Managing time is a skill that very few people master completely, but these habits might just give you the added edge. By Satyaki Sarkar
Successful people never rest easy on their laurels; they are constantly learning, adapting, and developing to become the best version of themselves. In this scenario, daily habits, especially with regards to time management, can be the different between success and failure. So how do these leaders manage all their duties and responsibilities, while giving their family equal attention, taking vacations, and pursue other interests outside work? Here are some key habits that help.
1. They avoid hoarding
When it comes to things we are passionate about, we all tend to get a little obsessive at times. As a result, we take on a lot more than we can handle, simply because we want to personally ensure that everything is perfect. However, that is a harmful habit as it spreads you too thin to actually give your attention to the things you need to. Delegation becomes key at this point. This also translates into the material space. Sometimes sentimentality causes us to hold on to things we don’t need and won’t use. Successful people know better, and are pragmatic about the need for organisation, so they regularly clean and organise their workspace, disposing of anything they don’t need, and also know which tasks to get involved in, and which ones to delegate. As a result, they do not waste valuable time and are able to concentrate on vital tasks.
2. They practice twofer tasking
In order to efficiently manage your time, you need to know when’s the best time to get a task done without compromising on quality. Those who like to make the most of their time often figure out daily tasks and chores that can be take care of simultaneously. These kind of tasks are called twofers. They take care of necessities/priorities while also managing time. For example, spend time with family and take care of your body by making gym time a family exercise or going swimming together or playing a game of tennis/badminton/squash together. Listen to a podcast or news highlights while getting dressed in the morning. The list is endless and doing so frees up more time in your schedule.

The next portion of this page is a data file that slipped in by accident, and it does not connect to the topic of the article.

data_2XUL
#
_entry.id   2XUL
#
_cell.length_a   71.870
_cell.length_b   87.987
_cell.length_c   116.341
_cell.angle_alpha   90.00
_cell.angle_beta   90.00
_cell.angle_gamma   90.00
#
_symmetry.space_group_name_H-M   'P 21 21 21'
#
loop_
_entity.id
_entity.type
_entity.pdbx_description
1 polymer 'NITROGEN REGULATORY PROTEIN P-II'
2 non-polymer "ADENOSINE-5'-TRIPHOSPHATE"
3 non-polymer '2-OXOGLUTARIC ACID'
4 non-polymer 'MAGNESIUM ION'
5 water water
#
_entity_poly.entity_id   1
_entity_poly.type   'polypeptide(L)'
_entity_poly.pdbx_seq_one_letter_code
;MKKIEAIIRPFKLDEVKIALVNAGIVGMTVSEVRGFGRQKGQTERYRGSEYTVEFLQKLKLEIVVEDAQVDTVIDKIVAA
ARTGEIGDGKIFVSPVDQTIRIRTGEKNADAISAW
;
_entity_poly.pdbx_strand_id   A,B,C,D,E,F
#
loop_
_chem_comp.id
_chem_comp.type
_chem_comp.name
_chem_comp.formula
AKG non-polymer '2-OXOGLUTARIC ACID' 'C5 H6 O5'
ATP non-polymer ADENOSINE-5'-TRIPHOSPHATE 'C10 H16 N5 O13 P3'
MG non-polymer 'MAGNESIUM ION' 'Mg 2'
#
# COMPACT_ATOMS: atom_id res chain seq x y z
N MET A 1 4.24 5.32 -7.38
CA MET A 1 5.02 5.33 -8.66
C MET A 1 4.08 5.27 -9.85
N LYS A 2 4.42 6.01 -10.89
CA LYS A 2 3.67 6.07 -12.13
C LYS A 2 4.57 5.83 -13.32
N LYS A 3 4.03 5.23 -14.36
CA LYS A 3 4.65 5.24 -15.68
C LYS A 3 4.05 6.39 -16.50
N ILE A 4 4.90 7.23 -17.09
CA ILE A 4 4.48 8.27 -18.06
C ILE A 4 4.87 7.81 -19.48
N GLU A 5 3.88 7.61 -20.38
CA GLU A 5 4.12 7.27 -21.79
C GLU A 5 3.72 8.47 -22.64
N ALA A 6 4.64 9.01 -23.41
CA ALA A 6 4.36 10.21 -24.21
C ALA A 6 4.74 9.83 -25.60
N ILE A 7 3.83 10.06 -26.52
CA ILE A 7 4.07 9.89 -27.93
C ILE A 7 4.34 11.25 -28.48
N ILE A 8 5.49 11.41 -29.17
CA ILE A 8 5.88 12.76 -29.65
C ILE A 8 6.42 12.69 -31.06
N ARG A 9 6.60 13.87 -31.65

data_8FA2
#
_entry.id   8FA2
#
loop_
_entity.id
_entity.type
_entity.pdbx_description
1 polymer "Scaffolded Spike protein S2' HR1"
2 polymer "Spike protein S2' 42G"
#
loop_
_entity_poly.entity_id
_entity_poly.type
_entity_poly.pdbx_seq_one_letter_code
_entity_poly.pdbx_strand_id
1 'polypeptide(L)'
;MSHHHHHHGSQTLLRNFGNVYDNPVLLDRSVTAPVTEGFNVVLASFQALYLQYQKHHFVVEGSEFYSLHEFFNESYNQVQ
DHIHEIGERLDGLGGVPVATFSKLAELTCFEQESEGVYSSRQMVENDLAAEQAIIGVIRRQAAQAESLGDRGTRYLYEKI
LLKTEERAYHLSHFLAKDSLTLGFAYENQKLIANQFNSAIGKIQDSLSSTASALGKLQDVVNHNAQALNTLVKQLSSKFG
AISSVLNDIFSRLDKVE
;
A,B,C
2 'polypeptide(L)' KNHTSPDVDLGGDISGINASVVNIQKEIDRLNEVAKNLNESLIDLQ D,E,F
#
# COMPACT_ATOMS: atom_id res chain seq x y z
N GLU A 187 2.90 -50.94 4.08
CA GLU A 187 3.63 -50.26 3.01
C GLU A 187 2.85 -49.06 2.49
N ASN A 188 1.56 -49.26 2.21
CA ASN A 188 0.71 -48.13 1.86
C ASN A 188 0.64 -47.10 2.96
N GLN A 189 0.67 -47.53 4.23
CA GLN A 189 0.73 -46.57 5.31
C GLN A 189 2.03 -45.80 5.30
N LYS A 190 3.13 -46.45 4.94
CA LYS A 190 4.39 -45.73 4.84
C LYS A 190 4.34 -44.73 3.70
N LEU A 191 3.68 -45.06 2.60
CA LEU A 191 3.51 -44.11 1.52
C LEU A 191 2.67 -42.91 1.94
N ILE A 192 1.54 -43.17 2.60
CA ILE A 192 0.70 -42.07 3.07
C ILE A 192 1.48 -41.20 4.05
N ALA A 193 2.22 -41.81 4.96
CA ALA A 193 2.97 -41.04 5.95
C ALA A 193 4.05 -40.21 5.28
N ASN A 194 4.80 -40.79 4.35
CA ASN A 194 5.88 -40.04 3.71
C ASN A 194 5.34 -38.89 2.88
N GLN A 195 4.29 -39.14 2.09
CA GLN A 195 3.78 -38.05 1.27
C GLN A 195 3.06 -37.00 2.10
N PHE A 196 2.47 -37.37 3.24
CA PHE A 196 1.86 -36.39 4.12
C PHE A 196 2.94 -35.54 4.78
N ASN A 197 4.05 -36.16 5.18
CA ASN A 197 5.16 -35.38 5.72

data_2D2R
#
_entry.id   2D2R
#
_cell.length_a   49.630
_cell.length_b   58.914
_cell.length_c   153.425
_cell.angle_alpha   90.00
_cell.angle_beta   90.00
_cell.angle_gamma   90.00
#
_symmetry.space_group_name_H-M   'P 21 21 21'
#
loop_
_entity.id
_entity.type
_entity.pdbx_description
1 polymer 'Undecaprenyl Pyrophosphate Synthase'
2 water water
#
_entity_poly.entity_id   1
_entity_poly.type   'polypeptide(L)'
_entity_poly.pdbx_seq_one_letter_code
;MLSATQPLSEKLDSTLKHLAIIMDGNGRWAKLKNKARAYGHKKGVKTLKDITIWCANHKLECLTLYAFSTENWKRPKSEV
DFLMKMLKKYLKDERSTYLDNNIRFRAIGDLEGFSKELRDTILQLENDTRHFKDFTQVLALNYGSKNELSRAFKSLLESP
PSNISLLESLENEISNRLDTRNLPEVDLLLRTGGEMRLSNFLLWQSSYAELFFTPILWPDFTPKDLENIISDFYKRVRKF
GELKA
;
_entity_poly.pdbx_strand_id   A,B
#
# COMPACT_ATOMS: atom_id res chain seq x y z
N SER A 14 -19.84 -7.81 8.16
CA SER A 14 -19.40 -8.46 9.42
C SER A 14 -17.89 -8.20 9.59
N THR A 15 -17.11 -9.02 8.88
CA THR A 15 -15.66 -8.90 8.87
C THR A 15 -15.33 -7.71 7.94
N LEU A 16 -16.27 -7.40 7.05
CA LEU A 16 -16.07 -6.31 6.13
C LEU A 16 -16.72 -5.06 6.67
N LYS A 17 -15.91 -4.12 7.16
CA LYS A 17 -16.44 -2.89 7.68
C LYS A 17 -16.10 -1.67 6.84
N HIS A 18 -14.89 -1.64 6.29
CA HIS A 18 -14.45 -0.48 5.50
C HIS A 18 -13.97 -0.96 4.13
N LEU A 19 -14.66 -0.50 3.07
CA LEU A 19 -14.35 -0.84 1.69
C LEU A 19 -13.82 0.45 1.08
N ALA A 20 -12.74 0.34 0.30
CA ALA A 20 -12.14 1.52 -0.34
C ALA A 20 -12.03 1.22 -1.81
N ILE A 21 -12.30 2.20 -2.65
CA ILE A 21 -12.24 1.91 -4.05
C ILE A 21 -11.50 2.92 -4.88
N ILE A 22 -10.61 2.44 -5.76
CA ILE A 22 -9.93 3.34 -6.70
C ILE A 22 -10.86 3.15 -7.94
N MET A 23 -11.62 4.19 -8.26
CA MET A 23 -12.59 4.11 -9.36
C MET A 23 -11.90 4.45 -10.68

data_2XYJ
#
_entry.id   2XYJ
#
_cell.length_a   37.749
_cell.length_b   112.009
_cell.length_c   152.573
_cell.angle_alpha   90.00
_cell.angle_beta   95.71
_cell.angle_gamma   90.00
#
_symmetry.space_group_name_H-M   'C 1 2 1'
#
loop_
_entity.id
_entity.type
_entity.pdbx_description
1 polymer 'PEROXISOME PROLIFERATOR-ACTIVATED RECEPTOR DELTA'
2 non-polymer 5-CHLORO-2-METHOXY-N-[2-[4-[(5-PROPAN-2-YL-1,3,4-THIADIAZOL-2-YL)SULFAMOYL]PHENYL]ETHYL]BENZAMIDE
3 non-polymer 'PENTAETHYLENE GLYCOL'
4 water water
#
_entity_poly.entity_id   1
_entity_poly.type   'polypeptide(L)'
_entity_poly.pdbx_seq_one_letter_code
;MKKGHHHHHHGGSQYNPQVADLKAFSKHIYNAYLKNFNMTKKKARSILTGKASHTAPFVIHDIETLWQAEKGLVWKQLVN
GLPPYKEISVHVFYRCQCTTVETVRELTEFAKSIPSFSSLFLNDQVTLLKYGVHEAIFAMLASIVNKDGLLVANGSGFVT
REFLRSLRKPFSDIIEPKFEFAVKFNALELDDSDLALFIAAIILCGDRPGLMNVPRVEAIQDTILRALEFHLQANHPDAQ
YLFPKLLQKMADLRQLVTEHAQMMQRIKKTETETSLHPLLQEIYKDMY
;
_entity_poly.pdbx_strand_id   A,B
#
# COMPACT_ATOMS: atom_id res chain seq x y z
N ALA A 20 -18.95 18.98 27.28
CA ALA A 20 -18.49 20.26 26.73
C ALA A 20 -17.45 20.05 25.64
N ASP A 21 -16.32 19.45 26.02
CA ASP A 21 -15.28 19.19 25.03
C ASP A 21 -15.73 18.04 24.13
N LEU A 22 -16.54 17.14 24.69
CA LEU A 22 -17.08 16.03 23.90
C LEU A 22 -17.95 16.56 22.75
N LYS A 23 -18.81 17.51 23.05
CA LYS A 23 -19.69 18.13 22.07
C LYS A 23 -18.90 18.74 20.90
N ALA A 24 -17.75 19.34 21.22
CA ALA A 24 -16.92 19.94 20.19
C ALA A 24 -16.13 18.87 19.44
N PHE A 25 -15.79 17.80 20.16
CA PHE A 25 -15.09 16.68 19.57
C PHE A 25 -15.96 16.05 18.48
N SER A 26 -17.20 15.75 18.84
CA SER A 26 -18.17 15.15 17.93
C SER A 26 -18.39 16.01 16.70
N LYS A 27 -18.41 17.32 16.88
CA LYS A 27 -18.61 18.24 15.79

3. They know when to say no
Successful leaders are supposed to be helpful and accommodating, but definitely not at the cost of their work. More often than not leaders take on more than they can handle because they think they should, and also because a boss can’t be seen saying no in the office. What kind of an impression would that give the team? They also find it hard to say no to family as they’re guilty about the amount of time they give to their work. But it is crucial leaders understand that saying no is necessary at times. Assess your responsibilities and duties and see if what is being asked of you fits within your timeframe and work space, and can only be done by you. Understand when to say no to people and tasks. Yes, being helpful is important but so is knowing when to draw the line so that you’re not being taken advantage of or putting yourself in a tough position that impinges on your personal time.
4. They make sure to get enough sleep
The popular glorification of being the first to arrive and the last to leave, being available 24/7, and working through nights is not only wrong, but incredibly harmful to productivity as well. Sleep is the body’s basic need, a time when it recharges and replenishes itself in order to be in peak condition the next day. So pulling all-nighters not only makes you feel sick and sleep deprived, but also reduces the brain’s capacity to focus, making you sluggish and careless. Thus, successful people always ensure their body gets the rest it needs at night so that they are at their best day after day, and can handle the immense stress and pressure that accompanies their jobs.
5. They finish off the difficult tasks first
Often, our tendency is to put off things that seem difficult or time consuming for later, and get done with the easier ones first. This, however, is a bad habit as keeping the difficult tasks for the end puts extra pressure on you and increases your stress levels. Plus, our concentration and attention, as well as our capacity to brainstorm, is at its lowest towards the end of the day. This makes it even more difficult to do that big, important task really well. So keep the first half of your day for tackling challenging tasks and getting done with them, so that they’re off your plate and you do not have to stress about them.
Photograph: Giorgio Montersino/Flickr
Categories: Work Buzz